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Electricity from Renewable Resources: Status, Prospects, and Impediments
electricity, can help address these challenges. Renewable energy is an attractive option because renewable resources available in the United States, taken collectively, can supply significantly greater amounts of electricity than the total current or projected domestic demand. These renewable resources are largely untapped today.
There are, however, important disadvantages to the use of non-hydropower renewables for electricity generation. The energy available from renewable resources is less concentrated than that provided by fossil-fuel or nuclear power, posing significant challenges to the development of renewable resources for electricity generation on a large scale. Generation must occur at the site of the resource and accommodate the temporal fluctuations characteristic of some non-hydropower renewable resources. At high penetrations of non-hydropower renewable sources, electricity system operators must deal with spatial and temporal constraints to integrating the generated electricity into the electric grid in ways that ensure a reliable, controllable supply of electricity. Large penetrations also will result in land-use requirements that in turn can lead to instances of local opposition to the siting of generation and transmission facilities.
In turn, the use of renewable electricity provides some significant advantages over the use of fossil-based electricity. Many types of renewable electricity-generating technologies can be developed and deployed in smaller increments, and constructed more rapidly, than large-scale fossil- or nuclear-based generation systems, thus allowing faster returns on capital investments. Generation of electricity from most renewable resources also reduces vulnerability to increases in the cost of fuels and mitigates many environmental impacts, such as those associated with atmospheric emissions of greenhouse gases and emissions of regulated air pollutants. Further, distributed renewable electricity generation located at or near the point of energy use, such as solar photovoltaic systems installed at residential, commercial, or industrial sites, can offer operational and economic benefits while increasing the robustness of the electricity system as a whole.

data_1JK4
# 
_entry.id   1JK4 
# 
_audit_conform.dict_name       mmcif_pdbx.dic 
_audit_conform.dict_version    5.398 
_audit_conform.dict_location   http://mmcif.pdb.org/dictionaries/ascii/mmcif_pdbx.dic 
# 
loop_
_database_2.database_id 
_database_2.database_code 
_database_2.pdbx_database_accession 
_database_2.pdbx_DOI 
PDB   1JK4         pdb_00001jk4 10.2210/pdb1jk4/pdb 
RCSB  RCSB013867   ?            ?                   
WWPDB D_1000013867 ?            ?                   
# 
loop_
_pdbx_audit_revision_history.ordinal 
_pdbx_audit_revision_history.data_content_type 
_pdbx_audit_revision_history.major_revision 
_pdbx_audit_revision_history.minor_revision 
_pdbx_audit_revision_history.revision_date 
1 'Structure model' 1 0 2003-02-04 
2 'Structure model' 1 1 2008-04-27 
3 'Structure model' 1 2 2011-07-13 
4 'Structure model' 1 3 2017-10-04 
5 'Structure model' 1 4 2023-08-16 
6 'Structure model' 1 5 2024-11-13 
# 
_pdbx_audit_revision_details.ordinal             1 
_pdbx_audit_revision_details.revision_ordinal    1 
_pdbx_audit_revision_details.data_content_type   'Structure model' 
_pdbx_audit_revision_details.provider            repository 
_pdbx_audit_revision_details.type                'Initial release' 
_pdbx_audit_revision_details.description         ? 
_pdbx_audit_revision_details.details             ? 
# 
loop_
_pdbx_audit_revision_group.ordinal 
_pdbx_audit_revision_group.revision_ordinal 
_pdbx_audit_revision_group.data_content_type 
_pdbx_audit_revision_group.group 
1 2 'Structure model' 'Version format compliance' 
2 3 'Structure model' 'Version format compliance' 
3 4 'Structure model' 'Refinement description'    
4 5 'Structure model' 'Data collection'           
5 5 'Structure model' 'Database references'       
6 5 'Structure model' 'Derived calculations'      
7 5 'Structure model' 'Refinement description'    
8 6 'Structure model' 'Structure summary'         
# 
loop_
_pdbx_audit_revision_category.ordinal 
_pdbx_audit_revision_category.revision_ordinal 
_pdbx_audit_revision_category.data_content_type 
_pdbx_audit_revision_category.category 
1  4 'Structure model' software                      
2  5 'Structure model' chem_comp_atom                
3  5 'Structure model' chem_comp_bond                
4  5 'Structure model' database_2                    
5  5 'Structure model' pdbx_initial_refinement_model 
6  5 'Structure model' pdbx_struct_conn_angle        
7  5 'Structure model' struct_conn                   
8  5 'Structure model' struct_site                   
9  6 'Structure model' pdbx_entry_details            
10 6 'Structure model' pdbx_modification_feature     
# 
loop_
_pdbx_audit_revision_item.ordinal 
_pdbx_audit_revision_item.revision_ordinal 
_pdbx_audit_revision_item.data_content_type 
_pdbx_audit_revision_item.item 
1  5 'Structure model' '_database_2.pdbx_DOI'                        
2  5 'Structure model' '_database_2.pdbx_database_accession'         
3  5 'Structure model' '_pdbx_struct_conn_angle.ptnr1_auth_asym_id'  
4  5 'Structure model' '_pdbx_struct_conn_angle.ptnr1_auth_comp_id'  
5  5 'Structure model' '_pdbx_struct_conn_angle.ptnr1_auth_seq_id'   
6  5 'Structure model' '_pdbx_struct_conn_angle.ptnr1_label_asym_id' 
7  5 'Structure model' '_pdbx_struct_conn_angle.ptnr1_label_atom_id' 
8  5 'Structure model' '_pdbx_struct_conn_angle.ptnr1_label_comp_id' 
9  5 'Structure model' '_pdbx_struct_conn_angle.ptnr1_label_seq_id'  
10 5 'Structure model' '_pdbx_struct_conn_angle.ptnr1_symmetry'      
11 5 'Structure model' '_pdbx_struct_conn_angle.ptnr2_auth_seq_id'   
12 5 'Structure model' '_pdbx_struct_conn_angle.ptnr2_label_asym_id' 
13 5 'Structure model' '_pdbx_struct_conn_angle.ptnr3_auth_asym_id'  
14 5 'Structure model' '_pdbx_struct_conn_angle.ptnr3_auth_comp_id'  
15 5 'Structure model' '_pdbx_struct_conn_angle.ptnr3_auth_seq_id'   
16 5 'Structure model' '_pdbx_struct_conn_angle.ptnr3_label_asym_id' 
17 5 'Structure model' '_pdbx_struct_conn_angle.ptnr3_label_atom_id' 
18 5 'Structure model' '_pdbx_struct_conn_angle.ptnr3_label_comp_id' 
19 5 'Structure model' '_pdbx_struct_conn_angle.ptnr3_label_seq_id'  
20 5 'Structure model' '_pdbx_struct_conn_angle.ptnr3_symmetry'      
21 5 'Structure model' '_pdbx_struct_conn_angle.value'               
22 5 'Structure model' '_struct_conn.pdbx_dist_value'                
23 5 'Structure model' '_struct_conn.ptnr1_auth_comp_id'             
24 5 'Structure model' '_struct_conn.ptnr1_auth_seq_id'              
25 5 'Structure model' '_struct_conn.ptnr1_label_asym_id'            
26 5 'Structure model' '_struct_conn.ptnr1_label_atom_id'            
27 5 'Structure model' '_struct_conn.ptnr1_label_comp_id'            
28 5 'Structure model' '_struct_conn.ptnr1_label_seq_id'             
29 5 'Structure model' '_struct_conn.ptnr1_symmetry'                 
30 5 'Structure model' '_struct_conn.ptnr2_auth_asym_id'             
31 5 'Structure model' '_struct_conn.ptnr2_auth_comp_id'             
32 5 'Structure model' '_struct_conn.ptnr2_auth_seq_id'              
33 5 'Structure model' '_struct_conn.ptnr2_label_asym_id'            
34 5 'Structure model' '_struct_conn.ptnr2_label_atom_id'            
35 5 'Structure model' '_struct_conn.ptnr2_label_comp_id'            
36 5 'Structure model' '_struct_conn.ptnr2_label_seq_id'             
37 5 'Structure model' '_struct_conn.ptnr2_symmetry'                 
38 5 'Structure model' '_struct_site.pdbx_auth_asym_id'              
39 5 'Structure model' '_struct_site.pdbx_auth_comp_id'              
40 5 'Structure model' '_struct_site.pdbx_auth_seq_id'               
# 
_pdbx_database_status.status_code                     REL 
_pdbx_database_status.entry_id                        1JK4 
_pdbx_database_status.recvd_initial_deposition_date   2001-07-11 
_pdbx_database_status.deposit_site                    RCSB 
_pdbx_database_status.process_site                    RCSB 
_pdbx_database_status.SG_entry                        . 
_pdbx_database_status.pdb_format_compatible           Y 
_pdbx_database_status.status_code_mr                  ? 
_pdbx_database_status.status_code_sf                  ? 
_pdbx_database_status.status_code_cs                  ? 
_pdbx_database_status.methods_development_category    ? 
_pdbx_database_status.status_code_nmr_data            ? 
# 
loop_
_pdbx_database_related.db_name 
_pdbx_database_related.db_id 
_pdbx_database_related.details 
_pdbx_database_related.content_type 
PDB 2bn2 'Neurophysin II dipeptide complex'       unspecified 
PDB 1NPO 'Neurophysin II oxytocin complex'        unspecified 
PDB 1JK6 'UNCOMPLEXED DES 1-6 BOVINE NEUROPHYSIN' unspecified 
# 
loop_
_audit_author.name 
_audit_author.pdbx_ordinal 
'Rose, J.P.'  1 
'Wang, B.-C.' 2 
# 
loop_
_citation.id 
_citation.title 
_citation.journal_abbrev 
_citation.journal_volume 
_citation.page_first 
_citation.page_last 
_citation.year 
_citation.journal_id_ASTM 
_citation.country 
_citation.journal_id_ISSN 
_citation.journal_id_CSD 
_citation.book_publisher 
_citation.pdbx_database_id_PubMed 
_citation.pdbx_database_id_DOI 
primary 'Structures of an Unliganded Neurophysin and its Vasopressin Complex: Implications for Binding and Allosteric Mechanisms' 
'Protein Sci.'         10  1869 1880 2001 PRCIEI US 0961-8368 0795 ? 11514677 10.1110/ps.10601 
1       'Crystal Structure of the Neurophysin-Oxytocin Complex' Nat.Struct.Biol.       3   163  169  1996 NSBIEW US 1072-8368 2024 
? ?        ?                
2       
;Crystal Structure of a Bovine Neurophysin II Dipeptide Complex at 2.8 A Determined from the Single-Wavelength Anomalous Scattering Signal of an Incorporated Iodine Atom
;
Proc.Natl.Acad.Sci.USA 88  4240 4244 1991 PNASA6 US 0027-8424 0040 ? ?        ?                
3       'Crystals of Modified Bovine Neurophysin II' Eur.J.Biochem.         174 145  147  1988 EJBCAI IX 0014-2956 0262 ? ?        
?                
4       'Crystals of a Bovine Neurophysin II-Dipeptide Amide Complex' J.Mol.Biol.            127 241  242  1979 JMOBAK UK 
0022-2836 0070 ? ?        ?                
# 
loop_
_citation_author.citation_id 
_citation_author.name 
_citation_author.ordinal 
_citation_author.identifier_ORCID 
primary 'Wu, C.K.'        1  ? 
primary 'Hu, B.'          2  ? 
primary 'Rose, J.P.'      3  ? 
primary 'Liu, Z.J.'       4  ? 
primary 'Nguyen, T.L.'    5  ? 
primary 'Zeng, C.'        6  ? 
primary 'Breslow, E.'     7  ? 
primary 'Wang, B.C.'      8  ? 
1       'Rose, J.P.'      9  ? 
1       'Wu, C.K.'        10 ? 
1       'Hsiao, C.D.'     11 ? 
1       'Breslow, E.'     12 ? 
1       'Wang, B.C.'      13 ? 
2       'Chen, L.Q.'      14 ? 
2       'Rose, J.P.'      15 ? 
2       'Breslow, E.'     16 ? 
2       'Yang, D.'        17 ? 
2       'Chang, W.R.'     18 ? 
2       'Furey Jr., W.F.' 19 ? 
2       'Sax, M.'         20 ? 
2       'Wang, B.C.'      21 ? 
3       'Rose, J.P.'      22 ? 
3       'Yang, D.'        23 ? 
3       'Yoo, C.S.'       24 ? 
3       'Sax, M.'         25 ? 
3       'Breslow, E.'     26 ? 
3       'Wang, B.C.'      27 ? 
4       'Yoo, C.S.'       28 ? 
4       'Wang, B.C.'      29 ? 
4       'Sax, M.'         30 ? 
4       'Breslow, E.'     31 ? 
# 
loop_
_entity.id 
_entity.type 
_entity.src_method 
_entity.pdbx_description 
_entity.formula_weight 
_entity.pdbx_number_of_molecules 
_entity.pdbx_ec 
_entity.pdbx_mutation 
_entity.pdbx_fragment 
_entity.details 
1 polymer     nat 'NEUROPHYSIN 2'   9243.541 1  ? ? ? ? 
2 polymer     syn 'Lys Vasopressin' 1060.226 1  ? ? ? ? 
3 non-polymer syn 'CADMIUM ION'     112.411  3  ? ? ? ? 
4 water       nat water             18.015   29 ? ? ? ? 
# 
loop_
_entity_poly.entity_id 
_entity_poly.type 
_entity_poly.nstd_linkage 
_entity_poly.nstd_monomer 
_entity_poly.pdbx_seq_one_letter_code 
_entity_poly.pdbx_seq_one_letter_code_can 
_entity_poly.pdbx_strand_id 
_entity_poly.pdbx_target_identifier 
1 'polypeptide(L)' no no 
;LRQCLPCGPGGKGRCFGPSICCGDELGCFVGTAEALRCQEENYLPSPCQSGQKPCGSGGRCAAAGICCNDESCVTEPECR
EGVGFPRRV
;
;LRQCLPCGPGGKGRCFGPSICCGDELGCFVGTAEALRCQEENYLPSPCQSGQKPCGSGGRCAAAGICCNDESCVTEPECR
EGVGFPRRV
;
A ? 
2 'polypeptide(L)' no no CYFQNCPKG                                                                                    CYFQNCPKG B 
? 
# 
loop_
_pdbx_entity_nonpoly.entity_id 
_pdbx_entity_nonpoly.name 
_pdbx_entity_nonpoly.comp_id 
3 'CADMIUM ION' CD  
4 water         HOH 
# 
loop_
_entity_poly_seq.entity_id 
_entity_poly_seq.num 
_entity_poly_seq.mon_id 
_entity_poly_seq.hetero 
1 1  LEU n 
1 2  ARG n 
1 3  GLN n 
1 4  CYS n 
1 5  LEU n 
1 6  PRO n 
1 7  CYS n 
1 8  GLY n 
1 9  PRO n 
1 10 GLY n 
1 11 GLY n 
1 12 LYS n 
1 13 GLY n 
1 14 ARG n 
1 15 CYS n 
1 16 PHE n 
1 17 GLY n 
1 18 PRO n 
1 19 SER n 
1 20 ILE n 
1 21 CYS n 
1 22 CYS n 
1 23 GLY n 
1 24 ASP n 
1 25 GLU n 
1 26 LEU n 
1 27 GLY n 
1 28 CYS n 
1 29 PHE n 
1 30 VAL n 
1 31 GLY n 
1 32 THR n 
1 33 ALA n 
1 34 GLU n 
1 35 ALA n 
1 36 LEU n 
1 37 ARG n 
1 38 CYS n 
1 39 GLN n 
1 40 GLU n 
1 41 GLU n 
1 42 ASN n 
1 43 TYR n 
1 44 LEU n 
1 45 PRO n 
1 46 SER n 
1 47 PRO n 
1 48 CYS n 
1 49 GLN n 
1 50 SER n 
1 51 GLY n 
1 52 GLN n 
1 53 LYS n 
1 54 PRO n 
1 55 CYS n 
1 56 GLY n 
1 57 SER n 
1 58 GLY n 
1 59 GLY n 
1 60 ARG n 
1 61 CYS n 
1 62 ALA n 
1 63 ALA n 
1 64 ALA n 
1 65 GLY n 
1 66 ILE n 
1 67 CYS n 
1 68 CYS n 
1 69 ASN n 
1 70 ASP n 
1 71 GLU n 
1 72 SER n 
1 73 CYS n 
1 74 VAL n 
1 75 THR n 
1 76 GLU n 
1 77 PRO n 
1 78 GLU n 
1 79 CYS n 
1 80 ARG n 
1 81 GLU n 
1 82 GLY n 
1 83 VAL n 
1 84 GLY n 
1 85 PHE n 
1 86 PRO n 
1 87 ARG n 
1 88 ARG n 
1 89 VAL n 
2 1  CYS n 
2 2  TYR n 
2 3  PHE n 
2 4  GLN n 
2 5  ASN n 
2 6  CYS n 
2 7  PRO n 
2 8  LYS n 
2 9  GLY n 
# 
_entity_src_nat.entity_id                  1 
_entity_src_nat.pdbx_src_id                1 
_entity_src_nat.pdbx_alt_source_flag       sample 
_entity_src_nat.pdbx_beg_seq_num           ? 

Shown in bold text are the most critical elements of the panel’s findings based on its consideration of the material presented in Chapters 2 through 7 of this report.